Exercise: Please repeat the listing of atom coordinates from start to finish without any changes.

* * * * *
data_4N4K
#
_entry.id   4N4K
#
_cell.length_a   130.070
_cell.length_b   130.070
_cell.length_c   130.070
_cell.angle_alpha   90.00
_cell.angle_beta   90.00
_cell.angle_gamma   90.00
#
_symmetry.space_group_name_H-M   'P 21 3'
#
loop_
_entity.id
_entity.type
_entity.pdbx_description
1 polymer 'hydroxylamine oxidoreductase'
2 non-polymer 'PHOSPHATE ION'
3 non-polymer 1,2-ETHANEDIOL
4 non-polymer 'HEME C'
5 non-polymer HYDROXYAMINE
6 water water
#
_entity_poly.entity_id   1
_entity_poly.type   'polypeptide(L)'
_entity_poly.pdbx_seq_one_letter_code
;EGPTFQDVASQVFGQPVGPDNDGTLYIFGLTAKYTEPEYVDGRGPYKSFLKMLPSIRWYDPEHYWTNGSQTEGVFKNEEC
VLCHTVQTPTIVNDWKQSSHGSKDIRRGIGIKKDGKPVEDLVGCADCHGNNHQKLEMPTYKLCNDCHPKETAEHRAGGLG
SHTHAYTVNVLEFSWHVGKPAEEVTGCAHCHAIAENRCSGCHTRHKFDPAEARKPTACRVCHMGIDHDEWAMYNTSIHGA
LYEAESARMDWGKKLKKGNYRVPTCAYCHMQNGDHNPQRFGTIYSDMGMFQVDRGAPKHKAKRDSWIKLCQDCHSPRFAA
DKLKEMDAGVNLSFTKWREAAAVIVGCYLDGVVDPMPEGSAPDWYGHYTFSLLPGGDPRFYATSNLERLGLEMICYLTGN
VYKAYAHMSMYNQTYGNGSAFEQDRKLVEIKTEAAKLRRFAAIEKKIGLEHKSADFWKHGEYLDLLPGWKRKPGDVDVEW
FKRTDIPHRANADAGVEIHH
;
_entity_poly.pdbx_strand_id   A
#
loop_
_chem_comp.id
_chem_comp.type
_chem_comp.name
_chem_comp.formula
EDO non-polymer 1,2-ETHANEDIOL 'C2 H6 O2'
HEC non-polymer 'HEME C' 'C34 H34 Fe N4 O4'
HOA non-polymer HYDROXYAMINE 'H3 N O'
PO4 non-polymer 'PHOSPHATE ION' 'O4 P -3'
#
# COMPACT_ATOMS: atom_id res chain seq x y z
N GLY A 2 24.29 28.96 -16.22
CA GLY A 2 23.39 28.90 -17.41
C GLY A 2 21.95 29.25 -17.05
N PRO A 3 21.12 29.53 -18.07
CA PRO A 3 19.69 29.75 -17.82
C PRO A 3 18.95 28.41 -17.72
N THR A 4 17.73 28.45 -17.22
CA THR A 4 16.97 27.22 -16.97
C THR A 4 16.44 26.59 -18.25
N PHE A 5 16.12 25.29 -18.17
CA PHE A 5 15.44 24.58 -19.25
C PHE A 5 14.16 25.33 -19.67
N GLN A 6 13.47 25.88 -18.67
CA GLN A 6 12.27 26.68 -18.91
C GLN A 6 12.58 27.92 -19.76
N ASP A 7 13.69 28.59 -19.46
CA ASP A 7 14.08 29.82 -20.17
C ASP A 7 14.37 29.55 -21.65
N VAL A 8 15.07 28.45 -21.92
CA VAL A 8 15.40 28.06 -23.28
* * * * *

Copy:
data_4N4K
#
_entry.id   4N4K
#
_cell.length_a   130.070
_cell.length_b   130.070
_cell.length_c   130.070
_cell.angle_alpha   90.00
_cell.angle_beta   90.00
_cell.angle_gamma   90.00
#
_symmetry.space_group_name_H-M   'P 21 3'
#
loop_
_entity.id
_entity.type
_entity.pdbx_description
1 polymer 'hydroxylamine oxidoreductase'
2 non-polymer 'PHOSPHATE ION'
3 non-polymer 1,2-ETHANEDIOL
4 non-polymer 'HEME C'
5 non-polymer HYDROXYAMINE
6 water water
#
_entity_poly.entity_id   1
_entity_poly.type   'polypeptide(L)'
_entity_poly.pdbx_seq_one_letter_code
;EGPTFQDVASQVFGQPVGPDNDGTLYIFGLTAKYTEPEYVDGRGPYKSFLKMLPSIRWYDPEHYWTNGSQTEGVFKNEEC
VLCHTVQTPTIVNDWKQSSHGSKDIRRGIGIKKDGKPVEDLVGCADCHGNNHQKLEMPTYKLCNDCHPKETAEHRAGGLG
SHTHAYTVNVLEFSWHVGKPAEEVTGCAHCHAIAENRCSGCHTRHKFDPAEARKPTACRVCHMGIDHDEWAMYNTSIHGA
LYEAESARMDWGKKLKKGNYRVPTCAYCHMQNGDHNPQRFGTIYSDMGMFQVDRGAPKHKAKRDSWIKLCQDCHSPRFAA
DKLKEMDAGVNLSFTKWREAAAVIVGCYLDGVVDPMPEGSAPDWYGHYTFSLLPGGDPRFYATSNLERLGLEMICYLTGN
VYKAYAHMSMYNQTYGNGSAFEQDRKLVEIKTEAAKLRRFAAIEKKIGLEHKSADFWKHGEYLDLLPGWKRKPGDVDVEW
FKRTDIPHRANADAGVEIHH
;
_entity_poly.pdbx_strand_id   A
#
loop_
_chem_comp.id
_chem_comp.type
_chem_comp.name
_chem_comp.formula
EDO non-polymer 1,2-ETHANEDIOL 'C2 H6 O2'
HEC non-polymer 'HEME C' 'C34 H34 Fe N4 O4'
HOA non-polymer HYDROXYAMINE 'H3 N O'
PO4 non-polymer 'PHOSPHATE ION' 'O4 P -3'
#
# COMPACT_ATOMS: atom_id res chain seq x y z
N GLY A 2 24.29 28.96 -16.22
CA GLY A 2 23.39 28.90 -17.41
C GLY A 2 21.95 29.25 -17.05
N PRO A 3 21.12 29.53 -18.07
CA PRO A 3 19.69 29.75 -17.82
C PRO A 3 18.95 28.41 -17.72
N THR A 4 17.73 28.45 -17.22
CA THR A 4 16.97 27.22 -16.97
C THR A 4 16.44 26.59 -18.25
N PHE A 5 16.12 25.29 -18.17
CA PHE A 5 15.44 24.58 -19.25
C PHE A 5 14.16 25.33 -19.67
N GLN A 6 13.47 25.88 -18.67
CA GLN A 6 12.27 26.68 -18.91
C GLN A 6 12.58 27.92 -19.76
N ASP A 7 13.69 28.59 -19.46
CA ASP A 7 14.08 29.82 -20.17
C ASP A 7 14.37 29.55 -21.65
N VAL A 8 15.07 28.45 -21.92
CA VAL A 8 15.40 28.06 -23.28